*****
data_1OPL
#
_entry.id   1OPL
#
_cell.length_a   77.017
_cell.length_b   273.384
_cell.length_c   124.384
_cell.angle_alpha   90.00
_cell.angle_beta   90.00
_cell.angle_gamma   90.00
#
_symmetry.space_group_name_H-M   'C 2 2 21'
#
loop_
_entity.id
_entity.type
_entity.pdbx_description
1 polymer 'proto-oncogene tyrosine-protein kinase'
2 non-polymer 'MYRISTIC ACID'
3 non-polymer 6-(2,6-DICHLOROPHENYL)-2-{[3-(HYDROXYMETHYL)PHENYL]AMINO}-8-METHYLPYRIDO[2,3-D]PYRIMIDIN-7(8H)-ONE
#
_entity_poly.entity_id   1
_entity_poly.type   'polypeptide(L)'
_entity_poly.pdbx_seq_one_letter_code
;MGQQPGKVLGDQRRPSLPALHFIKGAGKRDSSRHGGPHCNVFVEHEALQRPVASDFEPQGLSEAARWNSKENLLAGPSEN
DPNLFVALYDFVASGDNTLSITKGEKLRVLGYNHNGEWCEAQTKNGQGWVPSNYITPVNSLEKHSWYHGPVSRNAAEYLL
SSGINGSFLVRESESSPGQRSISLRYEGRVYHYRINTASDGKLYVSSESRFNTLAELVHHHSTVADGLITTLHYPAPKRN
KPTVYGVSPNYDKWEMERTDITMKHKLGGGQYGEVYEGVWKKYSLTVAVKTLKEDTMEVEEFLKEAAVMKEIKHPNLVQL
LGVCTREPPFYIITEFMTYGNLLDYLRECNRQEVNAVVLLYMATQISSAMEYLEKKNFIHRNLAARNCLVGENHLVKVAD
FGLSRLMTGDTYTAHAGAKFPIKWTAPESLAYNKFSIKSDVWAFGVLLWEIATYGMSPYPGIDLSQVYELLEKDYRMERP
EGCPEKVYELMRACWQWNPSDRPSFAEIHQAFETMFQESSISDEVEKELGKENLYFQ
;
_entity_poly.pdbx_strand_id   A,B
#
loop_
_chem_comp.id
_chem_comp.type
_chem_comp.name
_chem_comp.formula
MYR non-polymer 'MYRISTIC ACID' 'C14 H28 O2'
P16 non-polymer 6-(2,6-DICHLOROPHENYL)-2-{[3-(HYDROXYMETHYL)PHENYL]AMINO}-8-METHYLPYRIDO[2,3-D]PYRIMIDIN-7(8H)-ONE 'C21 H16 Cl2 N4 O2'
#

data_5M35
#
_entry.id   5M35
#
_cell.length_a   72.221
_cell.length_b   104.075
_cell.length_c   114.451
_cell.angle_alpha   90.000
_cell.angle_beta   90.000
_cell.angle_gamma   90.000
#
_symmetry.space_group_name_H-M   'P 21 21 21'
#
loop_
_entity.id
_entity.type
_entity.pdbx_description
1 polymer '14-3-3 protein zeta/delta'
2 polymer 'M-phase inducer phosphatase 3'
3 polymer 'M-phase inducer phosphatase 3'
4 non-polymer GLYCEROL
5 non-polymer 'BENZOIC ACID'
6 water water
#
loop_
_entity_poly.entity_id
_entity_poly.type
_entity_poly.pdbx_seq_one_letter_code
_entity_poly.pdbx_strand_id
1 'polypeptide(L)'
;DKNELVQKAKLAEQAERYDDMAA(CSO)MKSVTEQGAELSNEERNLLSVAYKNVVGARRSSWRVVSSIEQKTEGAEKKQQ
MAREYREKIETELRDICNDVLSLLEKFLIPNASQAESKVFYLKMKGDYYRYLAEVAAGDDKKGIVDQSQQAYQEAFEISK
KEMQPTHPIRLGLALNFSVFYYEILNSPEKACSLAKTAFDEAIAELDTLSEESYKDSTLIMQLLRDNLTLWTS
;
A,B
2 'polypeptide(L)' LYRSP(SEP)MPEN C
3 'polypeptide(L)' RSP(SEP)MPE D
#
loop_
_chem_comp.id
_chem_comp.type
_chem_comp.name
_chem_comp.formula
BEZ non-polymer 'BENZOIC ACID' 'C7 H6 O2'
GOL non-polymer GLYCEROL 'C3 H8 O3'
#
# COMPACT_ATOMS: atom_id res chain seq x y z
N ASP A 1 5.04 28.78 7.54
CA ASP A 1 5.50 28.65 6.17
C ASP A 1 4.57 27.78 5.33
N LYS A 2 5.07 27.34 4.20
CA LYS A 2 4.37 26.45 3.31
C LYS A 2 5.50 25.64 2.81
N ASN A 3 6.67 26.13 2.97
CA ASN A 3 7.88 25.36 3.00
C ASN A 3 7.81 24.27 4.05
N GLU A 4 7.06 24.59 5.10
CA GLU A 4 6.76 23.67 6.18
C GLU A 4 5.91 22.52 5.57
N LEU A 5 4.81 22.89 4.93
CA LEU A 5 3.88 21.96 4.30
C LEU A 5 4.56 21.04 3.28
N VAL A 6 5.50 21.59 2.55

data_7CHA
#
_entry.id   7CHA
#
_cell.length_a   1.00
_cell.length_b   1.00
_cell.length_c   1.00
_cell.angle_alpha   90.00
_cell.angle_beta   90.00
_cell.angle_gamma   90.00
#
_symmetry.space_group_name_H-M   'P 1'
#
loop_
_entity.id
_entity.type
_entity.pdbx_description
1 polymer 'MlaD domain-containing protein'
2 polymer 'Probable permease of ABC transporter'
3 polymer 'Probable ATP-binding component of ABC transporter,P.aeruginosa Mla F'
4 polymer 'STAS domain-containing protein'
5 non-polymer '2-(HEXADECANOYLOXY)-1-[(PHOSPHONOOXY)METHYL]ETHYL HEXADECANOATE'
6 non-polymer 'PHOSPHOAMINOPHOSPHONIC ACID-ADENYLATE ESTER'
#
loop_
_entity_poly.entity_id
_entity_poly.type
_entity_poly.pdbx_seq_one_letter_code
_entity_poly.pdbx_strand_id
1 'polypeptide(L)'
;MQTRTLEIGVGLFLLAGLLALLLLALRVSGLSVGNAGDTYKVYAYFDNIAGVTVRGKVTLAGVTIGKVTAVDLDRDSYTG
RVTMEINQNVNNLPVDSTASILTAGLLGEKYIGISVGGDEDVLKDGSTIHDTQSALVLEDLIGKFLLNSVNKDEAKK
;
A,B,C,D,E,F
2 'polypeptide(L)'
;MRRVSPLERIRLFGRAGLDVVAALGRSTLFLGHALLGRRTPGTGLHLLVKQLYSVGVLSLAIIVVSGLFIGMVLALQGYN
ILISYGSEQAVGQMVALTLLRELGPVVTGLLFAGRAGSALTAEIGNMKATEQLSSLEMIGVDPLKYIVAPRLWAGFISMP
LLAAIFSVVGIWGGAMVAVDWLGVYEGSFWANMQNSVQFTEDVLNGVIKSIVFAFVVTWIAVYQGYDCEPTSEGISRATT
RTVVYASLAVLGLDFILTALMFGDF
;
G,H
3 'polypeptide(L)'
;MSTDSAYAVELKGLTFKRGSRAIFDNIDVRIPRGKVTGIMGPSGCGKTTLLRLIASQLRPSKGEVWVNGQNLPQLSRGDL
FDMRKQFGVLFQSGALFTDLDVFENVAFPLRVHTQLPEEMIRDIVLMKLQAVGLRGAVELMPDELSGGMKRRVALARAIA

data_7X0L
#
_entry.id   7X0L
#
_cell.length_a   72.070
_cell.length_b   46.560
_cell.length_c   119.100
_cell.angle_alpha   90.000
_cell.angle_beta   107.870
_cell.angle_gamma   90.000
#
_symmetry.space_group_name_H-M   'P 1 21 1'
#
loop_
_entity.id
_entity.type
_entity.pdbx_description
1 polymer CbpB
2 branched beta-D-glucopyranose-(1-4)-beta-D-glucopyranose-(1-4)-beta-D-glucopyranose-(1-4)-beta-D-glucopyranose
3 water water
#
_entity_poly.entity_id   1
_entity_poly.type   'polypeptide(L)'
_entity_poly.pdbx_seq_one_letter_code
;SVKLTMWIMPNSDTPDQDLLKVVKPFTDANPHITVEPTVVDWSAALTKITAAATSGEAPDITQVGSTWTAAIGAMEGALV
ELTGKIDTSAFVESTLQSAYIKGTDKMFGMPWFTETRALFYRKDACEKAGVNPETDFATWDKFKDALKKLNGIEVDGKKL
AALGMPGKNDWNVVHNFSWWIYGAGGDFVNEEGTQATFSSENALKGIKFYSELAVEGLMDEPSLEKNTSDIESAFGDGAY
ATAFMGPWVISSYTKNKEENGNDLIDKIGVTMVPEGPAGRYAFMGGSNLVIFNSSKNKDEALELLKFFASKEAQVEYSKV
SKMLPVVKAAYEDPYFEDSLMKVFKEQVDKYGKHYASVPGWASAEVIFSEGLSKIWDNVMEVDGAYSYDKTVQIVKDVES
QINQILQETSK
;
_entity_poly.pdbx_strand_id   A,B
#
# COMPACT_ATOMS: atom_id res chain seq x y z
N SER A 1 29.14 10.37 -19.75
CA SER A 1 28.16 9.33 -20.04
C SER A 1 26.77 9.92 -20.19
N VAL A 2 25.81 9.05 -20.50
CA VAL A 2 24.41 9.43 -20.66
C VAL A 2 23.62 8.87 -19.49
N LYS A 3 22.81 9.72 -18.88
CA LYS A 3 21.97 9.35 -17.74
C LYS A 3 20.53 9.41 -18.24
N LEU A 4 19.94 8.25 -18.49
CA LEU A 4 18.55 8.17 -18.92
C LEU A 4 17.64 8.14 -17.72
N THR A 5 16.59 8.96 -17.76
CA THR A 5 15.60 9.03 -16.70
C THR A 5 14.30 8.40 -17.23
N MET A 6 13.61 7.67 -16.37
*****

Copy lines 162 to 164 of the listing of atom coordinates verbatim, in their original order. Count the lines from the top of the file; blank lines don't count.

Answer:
#
loop_
_entity.id